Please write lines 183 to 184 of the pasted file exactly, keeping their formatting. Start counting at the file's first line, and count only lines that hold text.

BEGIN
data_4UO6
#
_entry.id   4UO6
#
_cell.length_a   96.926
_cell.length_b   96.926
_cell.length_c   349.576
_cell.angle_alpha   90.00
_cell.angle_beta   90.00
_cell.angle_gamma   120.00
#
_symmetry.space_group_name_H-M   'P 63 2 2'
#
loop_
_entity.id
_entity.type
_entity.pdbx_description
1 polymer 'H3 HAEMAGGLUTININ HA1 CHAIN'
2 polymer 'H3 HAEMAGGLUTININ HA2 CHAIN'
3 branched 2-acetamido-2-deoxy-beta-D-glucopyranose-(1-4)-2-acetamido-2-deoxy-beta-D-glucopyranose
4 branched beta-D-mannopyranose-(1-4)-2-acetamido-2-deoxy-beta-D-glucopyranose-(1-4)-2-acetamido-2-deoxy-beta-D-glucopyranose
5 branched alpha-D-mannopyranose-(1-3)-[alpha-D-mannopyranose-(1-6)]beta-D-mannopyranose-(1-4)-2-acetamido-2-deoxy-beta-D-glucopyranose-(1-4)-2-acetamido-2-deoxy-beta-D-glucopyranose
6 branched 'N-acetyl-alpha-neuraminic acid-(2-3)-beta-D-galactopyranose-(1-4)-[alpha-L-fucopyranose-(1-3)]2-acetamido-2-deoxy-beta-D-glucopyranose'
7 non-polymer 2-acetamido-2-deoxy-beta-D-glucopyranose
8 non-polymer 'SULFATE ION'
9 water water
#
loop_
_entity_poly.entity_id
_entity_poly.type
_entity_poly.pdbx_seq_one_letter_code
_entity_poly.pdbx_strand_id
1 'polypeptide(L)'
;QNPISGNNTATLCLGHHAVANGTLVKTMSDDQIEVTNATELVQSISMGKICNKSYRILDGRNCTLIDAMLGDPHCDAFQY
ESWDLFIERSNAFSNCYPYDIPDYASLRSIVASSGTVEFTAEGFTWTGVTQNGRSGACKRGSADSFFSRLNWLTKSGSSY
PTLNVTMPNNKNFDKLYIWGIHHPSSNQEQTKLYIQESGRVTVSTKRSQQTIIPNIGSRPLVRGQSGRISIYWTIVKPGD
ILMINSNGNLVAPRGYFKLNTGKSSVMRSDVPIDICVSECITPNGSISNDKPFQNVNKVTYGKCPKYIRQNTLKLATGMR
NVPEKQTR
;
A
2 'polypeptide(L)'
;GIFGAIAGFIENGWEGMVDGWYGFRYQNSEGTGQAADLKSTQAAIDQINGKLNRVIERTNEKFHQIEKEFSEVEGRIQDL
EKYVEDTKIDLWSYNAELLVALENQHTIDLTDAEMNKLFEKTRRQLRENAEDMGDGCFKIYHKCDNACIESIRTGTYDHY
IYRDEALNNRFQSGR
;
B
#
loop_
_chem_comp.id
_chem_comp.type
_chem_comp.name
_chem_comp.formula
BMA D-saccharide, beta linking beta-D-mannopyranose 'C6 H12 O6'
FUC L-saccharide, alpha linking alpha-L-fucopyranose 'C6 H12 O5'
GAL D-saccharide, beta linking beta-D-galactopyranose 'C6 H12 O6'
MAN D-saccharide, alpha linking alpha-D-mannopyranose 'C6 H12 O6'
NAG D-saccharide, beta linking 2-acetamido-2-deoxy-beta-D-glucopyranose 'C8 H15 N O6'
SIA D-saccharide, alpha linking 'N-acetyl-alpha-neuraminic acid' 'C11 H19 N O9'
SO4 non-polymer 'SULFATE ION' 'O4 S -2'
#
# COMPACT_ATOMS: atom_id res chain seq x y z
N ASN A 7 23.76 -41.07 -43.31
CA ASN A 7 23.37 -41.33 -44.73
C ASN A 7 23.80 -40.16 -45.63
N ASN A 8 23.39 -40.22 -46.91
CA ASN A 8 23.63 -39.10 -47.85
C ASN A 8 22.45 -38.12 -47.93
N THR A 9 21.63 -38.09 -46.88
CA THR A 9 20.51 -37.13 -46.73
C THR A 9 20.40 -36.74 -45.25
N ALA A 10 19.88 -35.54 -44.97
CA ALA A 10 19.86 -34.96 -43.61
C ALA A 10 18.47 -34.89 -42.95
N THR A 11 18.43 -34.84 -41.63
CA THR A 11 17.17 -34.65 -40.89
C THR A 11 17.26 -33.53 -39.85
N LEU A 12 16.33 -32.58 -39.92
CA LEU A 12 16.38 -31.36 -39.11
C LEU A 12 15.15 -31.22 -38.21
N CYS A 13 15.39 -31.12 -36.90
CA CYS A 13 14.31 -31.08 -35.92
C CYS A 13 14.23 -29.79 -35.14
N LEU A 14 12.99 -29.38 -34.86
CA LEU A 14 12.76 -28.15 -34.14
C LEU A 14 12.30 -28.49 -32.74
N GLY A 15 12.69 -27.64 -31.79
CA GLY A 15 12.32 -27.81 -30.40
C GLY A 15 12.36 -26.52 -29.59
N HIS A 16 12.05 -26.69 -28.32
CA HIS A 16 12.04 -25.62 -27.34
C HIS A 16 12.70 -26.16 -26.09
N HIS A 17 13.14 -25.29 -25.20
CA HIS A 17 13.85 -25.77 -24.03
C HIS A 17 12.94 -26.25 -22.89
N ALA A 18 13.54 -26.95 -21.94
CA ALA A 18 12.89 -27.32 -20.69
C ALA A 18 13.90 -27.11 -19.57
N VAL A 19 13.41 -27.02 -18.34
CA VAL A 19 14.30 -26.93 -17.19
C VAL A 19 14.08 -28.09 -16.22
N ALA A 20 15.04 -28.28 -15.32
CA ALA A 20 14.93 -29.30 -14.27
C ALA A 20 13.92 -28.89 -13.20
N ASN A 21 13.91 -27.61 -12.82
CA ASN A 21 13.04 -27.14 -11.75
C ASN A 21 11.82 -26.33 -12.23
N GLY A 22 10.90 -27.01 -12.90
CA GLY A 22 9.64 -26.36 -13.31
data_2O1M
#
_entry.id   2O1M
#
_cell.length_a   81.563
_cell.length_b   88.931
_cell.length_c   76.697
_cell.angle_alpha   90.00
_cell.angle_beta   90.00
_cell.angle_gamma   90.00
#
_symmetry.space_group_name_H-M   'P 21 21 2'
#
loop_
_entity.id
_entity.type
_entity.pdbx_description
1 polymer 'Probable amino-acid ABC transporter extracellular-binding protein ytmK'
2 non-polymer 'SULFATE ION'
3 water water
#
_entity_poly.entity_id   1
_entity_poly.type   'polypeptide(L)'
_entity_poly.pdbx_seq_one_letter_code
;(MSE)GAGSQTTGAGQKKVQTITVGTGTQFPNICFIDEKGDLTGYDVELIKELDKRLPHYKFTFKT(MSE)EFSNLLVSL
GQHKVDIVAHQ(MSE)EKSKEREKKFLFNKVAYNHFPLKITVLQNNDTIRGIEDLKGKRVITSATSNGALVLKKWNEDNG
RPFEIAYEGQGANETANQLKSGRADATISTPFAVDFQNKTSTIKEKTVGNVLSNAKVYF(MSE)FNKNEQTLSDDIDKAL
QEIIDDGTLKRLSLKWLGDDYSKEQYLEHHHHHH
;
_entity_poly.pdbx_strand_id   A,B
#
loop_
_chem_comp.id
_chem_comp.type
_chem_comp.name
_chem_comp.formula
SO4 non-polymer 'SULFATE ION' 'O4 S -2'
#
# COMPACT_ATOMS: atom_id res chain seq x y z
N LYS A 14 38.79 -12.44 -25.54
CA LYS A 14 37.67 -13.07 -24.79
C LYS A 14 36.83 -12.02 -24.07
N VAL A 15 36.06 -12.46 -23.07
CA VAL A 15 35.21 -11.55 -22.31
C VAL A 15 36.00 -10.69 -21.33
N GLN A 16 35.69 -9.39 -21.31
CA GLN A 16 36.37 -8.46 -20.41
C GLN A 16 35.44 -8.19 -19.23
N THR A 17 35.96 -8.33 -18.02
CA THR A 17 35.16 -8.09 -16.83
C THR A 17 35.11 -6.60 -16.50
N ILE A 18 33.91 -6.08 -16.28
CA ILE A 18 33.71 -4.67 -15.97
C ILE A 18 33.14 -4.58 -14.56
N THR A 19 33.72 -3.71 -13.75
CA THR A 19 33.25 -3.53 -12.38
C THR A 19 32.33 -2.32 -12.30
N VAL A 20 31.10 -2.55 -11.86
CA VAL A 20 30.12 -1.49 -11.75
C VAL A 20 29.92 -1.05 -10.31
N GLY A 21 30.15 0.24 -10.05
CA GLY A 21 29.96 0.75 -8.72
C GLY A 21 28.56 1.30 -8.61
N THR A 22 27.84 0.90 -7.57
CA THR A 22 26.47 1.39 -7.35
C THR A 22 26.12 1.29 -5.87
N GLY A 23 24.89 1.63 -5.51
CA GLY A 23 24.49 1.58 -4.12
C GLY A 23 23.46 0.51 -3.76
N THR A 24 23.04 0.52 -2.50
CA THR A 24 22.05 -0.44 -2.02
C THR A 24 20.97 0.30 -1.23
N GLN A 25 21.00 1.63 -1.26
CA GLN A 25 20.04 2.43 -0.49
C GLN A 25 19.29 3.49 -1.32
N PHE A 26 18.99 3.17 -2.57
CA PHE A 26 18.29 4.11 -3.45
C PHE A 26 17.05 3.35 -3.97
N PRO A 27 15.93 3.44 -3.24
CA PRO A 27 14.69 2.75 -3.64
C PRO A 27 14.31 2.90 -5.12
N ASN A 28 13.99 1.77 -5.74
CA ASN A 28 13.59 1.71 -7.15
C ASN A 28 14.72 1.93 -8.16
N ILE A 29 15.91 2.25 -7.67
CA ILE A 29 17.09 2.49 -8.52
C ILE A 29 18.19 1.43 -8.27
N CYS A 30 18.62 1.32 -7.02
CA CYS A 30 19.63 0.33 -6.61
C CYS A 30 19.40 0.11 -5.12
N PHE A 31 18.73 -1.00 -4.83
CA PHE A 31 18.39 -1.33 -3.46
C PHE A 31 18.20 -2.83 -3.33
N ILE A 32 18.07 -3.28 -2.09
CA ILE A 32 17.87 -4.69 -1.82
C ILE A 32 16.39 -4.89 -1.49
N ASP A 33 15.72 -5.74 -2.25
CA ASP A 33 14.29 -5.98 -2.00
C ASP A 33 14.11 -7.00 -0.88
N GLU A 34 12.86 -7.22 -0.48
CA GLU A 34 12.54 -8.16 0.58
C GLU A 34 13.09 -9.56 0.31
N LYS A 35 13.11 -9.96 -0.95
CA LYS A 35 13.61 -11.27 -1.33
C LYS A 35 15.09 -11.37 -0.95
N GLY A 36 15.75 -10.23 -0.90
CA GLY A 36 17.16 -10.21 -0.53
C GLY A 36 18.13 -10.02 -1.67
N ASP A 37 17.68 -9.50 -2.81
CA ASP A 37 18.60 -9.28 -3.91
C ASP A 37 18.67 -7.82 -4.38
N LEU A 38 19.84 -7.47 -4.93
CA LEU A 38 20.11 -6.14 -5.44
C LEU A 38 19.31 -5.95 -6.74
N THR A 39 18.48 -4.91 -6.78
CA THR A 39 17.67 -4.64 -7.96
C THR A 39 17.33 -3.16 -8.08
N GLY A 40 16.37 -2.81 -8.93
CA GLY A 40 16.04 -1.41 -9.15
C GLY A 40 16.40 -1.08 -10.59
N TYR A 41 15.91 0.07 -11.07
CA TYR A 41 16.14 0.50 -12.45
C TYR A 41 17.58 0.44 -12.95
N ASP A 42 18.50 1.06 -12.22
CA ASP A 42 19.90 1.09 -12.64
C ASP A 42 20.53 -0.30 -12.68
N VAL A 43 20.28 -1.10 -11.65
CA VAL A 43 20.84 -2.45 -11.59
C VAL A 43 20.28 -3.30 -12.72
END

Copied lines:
C GLN A 25 19.29 3.49 -1.32
N PHE A 26 18.99 3.17 -2.57